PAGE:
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Road Trip Day 6: Washington, Idaho, Montana – Aine is launched at Evergreen! by Ann Treacy
September 24, 2022, 3:06 am
Filed under: Idaho, Montana, Washington DC

Good news – after a fantastic breakfast at Hash in Olympia, we left Aine happy and ready at the Evergreen College campus. She was ready for us to leave and I can’t wait to hear how much she likes school once she gets started. So far, it’s just orientation and meeting folks. Sounds like meeting folks is going well.

Now we are trying to get home (1700 miles) in three days- and remember only one of will be driving and it’s not me. Dad (aka grandpa) continues to rock it. We’ve made it through the serious mountains of Washington and Idaho. And we managed to catch a few sights as we floored it.

We checked out Wild Horses Monument aka Grandfather Cuts Loose the Ponies in Quincy WA. Created by Chewelah sculptor David Govedare. We checked it out from a distance; next time we might march up for a closer look.

I wanted to stop to see something in Idaho so we stopped to see the Sunshine Miner Memorial in Kellogg. It honors the 91 victims of the Sunshine Miner disaster of 1972. Apparently there were 178 people working; 85 made it out safely and two were found alive seven days later. There was a big fire and spread quickly given in the mine. Very sad. The memorial is touching with mini gravestones for each lost miner and a 13 foot statute of a miner with a light shining from his helmet.

We have landed in Missoula MT with a hope of getting closer to home tomorrow!



Road Trip Day Three: Montana, Wyoming and Washington highlight Butte MT, where my great grandfather died by Ann Treacy
September 21, 2022, 3:33 am
Filed under: Idaho, Montana, Washington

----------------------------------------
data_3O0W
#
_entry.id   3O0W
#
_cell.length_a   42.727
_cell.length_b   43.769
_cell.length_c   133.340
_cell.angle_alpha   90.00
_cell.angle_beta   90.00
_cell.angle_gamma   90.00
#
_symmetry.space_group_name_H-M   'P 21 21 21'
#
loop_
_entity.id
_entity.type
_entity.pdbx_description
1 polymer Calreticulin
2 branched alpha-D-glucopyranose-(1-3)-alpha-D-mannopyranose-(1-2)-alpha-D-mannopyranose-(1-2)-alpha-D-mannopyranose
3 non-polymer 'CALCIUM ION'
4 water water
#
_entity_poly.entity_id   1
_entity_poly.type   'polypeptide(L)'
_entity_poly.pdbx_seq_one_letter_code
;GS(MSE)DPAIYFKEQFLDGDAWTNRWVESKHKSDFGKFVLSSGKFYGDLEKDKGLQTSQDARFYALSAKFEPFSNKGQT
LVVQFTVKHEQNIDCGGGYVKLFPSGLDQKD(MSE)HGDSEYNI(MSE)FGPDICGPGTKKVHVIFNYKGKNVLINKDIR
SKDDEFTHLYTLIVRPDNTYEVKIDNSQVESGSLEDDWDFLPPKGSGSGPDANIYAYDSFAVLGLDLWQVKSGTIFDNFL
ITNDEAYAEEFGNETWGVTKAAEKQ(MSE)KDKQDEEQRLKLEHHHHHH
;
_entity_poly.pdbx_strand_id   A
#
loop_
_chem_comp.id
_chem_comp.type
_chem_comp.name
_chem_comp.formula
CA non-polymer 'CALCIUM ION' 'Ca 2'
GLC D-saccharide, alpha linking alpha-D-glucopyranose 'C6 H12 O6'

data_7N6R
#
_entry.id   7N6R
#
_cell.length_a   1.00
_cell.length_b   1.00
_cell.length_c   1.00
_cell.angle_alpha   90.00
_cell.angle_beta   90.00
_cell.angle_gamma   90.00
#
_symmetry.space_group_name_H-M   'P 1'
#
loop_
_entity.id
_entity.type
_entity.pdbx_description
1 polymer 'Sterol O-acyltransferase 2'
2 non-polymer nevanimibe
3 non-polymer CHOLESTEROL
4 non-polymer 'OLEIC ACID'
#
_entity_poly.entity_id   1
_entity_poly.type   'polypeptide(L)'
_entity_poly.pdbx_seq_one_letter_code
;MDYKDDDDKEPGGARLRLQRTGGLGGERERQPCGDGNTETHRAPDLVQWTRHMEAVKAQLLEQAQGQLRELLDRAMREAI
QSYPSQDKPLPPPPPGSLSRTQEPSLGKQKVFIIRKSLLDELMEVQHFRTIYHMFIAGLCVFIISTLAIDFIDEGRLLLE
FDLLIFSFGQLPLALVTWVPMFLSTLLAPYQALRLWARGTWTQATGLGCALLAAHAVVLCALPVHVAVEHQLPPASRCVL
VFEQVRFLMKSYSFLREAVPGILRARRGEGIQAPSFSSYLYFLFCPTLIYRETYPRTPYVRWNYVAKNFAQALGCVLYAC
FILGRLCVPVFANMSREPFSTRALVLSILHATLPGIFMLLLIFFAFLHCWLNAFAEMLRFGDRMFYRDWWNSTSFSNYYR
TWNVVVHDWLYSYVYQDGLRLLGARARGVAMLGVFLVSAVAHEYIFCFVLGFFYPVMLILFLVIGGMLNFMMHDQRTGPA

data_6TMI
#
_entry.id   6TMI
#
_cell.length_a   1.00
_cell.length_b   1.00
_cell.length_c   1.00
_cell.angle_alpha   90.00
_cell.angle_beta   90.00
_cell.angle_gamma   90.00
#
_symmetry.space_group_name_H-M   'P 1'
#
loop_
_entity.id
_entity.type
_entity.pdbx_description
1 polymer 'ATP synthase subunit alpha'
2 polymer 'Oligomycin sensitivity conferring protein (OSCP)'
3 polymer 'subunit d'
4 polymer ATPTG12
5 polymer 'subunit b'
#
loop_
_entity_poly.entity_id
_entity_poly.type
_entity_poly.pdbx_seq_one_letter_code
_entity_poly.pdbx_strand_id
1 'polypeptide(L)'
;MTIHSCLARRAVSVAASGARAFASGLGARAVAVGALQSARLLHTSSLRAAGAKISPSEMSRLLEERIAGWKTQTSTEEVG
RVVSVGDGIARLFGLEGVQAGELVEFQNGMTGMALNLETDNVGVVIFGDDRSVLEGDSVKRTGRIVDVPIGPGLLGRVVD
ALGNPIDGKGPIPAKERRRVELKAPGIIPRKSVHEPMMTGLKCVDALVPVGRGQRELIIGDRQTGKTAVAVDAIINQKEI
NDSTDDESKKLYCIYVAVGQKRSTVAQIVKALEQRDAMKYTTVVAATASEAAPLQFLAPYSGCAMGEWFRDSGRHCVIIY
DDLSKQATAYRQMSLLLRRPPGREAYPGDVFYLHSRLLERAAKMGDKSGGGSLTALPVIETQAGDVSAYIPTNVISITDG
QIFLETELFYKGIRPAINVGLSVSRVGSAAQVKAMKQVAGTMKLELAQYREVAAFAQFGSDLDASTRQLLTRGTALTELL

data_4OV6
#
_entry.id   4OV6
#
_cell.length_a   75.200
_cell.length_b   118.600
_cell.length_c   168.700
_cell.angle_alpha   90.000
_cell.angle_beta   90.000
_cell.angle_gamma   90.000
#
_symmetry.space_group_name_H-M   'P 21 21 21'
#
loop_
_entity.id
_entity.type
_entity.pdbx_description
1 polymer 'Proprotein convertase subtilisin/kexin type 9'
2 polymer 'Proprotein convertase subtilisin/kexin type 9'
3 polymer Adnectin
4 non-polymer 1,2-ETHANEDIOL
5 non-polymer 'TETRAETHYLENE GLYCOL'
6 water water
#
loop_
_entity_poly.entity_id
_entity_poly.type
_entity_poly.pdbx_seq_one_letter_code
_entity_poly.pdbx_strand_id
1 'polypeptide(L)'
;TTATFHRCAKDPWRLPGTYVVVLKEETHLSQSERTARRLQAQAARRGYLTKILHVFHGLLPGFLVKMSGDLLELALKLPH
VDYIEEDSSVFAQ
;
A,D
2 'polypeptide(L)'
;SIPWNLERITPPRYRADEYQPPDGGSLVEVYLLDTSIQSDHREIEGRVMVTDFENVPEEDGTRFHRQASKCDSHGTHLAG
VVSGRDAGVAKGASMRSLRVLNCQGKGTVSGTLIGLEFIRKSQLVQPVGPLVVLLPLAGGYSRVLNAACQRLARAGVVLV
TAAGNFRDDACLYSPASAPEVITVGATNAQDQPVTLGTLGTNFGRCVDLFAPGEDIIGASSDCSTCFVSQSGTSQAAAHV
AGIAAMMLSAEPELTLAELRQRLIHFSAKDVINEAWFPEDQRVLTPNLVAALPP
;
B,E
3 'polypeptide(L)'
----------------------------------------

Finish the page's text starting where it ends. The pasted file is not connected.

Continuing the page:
Welcome to day three of the road trip. The highlight was when accidentally step into our family history … we stopped in Butte MT and wanted to see something. (OK I wanted to see something, and I knew it better be quick and easy.) So, I picked the Granite Mountain Memorial Overlook, which seemed like an easy in and out. It wasn’t, in fact we never did get to the actual Memorial, but we saw so much more.

We circled the memorial, which means we saw the mines around us. Sounds like Butte started with gold planner laying claims in 1964. After the gold bust, they moved to silver and then copper. This area was number one producer of copper. In fact, they were the first to mine a full mile down.

Turns out my great grandfather John Michael Murphy died in the mines here, leaving a widow with six kids. Lots of Irish ended up in the mines here. Apparently in 1880s, it was the “Most Irish part of the US.” You can see in the names of the streets and bars. Most folks were from the Beara Peninsula, which would ring true with my mom’s family hailing from County Cork.

The area looks like area around the Iron Range in Northern Minnesota. (Also saw some timber commerce going by us.) The closer to the mines, the smaller the homes. While buildings in town are impressively stately. We were here on a cloudy day, which really gave us the feel of Ireland or Northern MN. It also looks like a Claes Oldenburg playland. So industrial in a way I think is striking and beautiful – I hate to admit but at least as beautiful to me as sun on a mountain.

After that we kept on going. We had lunch in Missoula and pushed on through Wyoming. We landed in Spokane, WA. Once we got here, Grandpa and I took a walk in Manito Park. I wish we had been able to spend more time. It’s a really nice urban park.

Complaint of the day – why does Washington State putting their welcome sign on the driver’s side of the road? Drivers are not taking pictures. Compare Washington to how I rocked Idaho!




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